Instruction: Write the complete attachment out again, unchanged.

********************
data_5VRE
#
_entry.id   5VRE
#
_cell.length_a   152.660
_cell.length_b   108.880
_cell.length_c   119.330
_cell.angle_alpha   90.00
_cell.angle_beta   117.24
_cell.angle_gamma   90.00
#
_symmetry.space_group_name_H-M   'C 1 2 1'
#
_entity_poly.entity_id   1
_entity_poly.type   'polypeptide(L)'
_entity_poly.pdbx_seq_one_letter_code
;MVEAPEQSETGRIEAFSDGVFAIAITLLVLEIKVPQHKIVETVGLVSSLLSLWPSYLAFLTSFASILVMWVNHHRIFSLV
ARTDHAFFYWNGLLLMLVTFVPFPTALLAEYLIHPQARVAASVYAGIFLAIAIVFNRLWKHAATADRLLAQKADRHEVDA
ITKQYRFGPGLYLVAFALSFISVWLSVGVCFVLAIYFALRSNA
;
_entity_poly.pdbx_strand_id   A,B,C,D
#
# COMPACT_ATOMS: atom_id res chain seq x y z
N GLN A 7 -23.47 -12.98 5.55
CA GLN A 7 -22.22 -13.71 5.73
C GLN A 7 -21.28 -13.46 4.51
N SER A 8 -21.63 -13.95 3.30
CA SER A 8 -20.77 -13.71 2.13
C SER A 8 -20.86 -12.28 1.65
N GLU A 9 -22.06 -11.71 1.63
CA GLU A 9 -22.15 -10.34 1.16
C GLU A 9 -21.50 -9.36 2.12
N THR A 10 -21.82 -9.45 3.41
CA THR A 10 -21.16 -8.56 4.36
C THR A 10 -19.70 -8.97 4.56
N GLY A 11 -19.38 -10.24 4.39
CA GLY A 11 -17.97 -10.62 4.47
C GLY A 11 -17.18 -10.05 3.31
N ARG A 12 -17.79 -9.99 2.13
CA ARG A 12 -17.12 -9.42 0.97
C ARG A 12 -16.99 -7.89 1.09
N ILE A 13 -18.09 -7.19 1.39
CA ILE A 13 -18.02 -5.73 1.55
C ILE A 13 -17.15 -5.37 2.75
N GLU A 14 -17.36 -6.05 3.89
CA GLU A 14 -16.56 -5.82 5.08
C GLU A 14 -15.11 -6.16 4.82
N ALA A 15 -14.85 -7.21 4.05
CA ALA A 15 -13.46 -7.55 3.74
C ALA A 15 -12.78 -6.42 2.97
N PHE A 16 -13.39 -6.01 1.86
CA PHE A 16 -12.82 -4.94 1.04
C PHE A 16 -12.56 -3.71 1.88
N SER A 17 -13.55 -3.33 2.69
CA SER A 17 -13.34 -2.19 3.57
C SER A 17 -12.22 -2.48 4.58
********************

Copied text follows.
data_5VRE
#
_entry.id   5VRE
#
_cell.length_a   152.660
_cell.length_b   108.880
_cell.length_c   119.330
_cell.angle_alpha   90.00
_cell.angle_beta   117.24
_cell.angle_gamma   90.00
#
_symmetry.space_group_name_H-M   'C 1 2 1'
#
_entity_poly.entity_id   1
_entity_poly.type   'polypeptide(L)'
_entity_poly.pdbx_seq_one_letter_code
;MVEAPEQSETGRIEAFSDGVFAIAITLLVLEIKVPQHKIVETVGLVSSLLSLWPSYLAFLTSFASILVMWVNHHRIFSLV
ARTDHAFFYWNGLLLMLVTFVPFPTALLAEYLIHPQARVAASVYAGIFLAIAIVFNRLWKHAATADRLLAQKADRHEVDA
ITKQYRFGPGLYLVAFALSFISVWLSVGVCFVLAIYFALRSNA
;
_entity_poly.pdbx_strand_id   A,B,C,D
#
# COMPACT_ATOMS: atom_id res chain seq x y z
N GLN A 7 -23.47 -12.98 5.55
CA GLN A 7 -22.22 -13.71 5.73
C GLN A 7 -21.28 -13.46 4.51
N SER A 8 -21.63 -13.95 3.30
CA SER A 8 -20.77 -13.71 2.13
C SER A 8 -20.86 -12.28 1.65
N GLU A 9 -22.06 -11.71 1.63
CA GLU A 9 -22.15 -10.34 1.16
C GLU A 9 -21.50 -9.36 2.12
N THR A 10 -21.82 -9.45 3.41
CA THR A 10 -21.16 -8.56 4.36
C THR A 10 -19.70 -8.97 4.56
N GLY A 11 -19.38 -10.24 4.39
CA GLY A 11 -17.97 -10.62 4.47
C GLY A 11 -17.18 -10.05 3.31
N ARG A 12 -17.79 -9.99 2.13
CA ARG A 12 -17.12 -9.42 0.97
C ARG A 12 -16.99 -7.89 1.09
N ILE A 13 -18.09 -7.19 1.39
CA ILE A 13 -18.02 -5.73 1.55
C ILE A 13 -17.15 -5.37 2.75
N GLU A 14 -17.36 -6.05 3.89
CA GLU A 14 -16.56 -5.82 5.08
C GLU A 14 -15.11 -6.16 4.82
N ALA A 15 -14.85 -7.21 4.05
CA ALA A 15 -13.46 -7.55 3.74
C ALA A 15 -12.78 -6.42 2.97
N PHE A 16 -13.39 -6.01 1.86
CA PHE A 16 -12.82 -4.94 1.04
C PHE A 16 -12.56 -3.71 1.88
N SER A 17 -13.55 -3.33 2.69
CA SER A 17 -13.34 -2.19 3.57
C SER A 17 -12.22 -2.48 4.58